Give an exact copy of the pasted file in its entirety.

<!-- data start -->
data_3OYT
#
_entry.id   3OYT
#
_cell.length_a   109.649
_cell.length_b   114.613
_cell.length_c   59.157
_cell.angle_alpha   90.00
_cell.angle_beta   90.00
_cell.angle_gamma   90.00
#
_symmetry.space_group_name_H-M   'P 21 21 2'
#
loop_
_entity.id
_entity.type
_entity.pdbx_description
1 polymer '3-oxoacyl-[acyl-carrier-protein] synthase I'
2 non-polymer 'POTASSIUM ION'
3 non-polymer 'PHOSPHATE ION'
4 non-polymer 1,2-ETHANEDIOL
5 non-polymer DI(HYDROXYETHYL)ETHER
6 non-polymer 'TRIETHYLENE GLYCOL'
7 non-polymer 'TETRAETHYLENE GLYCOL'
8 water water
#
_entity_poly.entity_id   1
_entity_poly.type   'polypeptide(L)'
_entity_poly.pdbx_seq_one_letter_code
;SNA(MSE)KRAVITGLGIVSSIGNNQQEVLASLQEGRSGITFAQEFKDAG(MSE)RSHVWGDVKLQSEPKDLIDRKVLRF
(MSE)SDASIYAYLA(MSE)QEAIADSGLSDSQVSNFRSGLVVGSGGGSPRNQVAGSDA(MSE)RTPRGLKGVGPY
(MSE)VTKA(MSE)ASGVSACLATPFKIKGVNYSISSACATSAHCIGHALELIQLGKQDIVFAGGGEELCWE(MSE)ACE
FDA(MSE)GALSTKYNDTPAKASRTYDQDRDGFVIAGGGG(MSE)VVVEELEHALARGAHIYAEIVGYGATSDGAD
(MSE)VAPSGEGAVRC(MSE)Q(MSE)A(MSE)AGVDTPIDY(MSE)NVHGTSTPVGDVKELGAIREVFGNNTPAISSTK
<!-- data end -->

data_3OYT
#
_entry.id   3OYT
#
_cell.length_a   109.649
_cell.length_b   114.613
_cell.length_c   59.157
_cell.angle_alpha   90.00
_cell.angle_beta   90.00
_cell.angle_gamma   90.00
#
_symmetry.space_group_name_H-M   'P 21 21 2'
#
loop_
_entity.id
_entity.type
_entity.pdbx_description
1 polymer '3-oxoacyl-[acyl-carrier-protein] synthase I'
2 non-polymer 'POTASSIUM ION'
3 non-polymer 'PHOSPHATE ION'
4 non-polymer 1,2-ETHANEDIOL
5 non-polymer DI(HYDROXYETHYL)ETHER
6 non-polymer 'TRIETHYLENE GLYCOL'
7 non-polymer 'TETRAETHYLENE GLYCOL'
8 water water
#
_entity_poly.entity_id   1
_entity_poly.type   'polypeptide(L)'
_entity_poly.pdbx_seq_one_letter_code
;SNA(MSE)KRAVITGLGIVSSIGNNQQEVLASLQEGRSGITFAQEFKDAG(MSE)RSHVWGDVKLQSEPKDLIDRKVLRF
(MSE)SDASIYAYLA(MSE)QEAIADSGLSDSQVSNFRSGLVVGSGGGSPRNQVAGSDA(MSE)RTPRGLKGVGPY
(MSE)VTKA(MSE)ASGVSACLATPFKIKGVNYSISSACATSAHCIGHALELIQLGKQDIVFAGGGEELCWE(MSE)ACE
FDA(MSE)GALSTKYNDTPAKASRTYDQDRDGFVIAGGGG(MSE)VVVEELEHALARGAHIYAEIVGYGATSDGAD
(MSE)VAPSGEGAVRC(MSE)Q(MSE)A(MSE)AGVDTPIDY(MSE)NVHGTSTPVGDVKELGAIREVFGNNTPAISSTK